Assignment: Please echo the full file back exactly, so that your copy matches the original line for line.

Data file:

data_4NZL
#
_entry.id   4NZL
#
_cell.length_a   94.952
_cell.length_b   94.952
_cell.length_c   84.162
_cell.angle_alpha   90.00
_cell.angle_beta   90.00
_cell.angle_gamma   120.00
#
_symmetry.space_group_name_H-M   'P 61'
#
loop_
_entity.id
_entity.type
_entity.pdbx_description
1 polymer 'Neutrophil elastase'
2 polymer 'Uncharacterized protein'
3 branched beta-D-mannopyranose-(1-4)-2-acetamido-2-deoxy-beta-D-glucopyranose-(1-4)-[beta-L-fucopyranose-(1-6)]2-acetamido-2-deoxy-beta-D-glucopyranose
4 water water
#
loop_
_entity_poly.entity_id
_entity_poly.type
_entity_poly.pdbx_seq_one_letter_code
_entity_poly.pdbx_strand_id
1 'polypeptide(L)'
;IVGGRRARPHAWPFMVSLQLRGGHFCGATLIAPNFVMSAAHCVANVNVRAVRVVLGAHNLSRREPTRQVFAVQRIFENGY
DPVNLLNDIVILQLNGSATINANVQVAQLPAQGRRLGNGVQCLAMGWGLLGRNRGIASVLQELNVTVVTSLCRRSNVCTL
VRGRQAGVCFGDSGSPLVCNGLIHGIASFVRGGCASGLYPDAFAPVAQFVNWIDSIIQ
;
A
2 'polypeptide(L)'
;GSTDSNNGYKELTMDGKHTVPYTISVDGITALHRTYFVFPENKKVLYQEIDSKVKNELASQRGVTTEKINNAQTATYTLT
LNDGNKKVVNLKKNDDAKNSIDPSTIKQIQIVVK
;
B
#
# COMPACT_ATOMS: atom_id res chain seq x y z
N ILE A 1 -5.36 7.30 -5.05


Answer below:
data_4NZL
#
_entry.id   4NZL
#
_cell.length_a   94.952
_cell.length_b   94.952
_cell.length_c   84.162
_cell.angle_alpha   90.00
_cell.angle_beta   90.00
_cell.angle_gamma   120.00
#
_symmetry.space_group_name_H-M   'P 61'
#
loop_
_entity.id
_entity.type
_entity.pdbx_description
1 polymer 'Neutrophil elastase'
2 polymer 'Uncharacterized protein'
3 branched beta-D-mannopyranose-(1-4)-2-acetamido-2-deoxy-beta-D-glucopyranose-(1-4)-[beta-L-fucopyranose-(1-6)]2-acetamido-2-deoxy-beta-D-glucopyranose
4 water water
#
loop_
_entity_poly.entity_id
_entity_poly.type
_entity_poly.pdbx_seq_one_letter_code
_entity_poly.pdbx_strand_id
1 'polypeptide(L)'
;IVGGRRARPHAWPFMVSLQLRGGHFCGATLIAPNFVMSAAHCVANVNVRAVRVVLGAHNLSRREPTRQVFAVQRIFENGY
DPVNLLNDIVILQLNGSATINANVQVAQLPAQGRRLGNGVQCLAMGWGLLGRNRGIASVLQELNVTVVTSLCRRSNVCTL
VRGRQAGVCFGDSGSPLVCNGLIHGIASFVRGGCASGLYPDAFAPVAQFVNWIDSIIQ
;
A
2 'polypeptide(L)'
;GSTDSNNGYKELTMDGKHTVPYTISVDGITALHRTYFVFPENKKVLYQEIDSKVKNELASQRGVTTEKINNAQTATYTLT
LNDGNKKVVNLKKNDDAKNSIDPSTIKQIQIVVK
;
B
#
# COMPACT_ATOMS: atom_id res chain seq x y z
N ILE A 1 -5.36 7.30 -5.05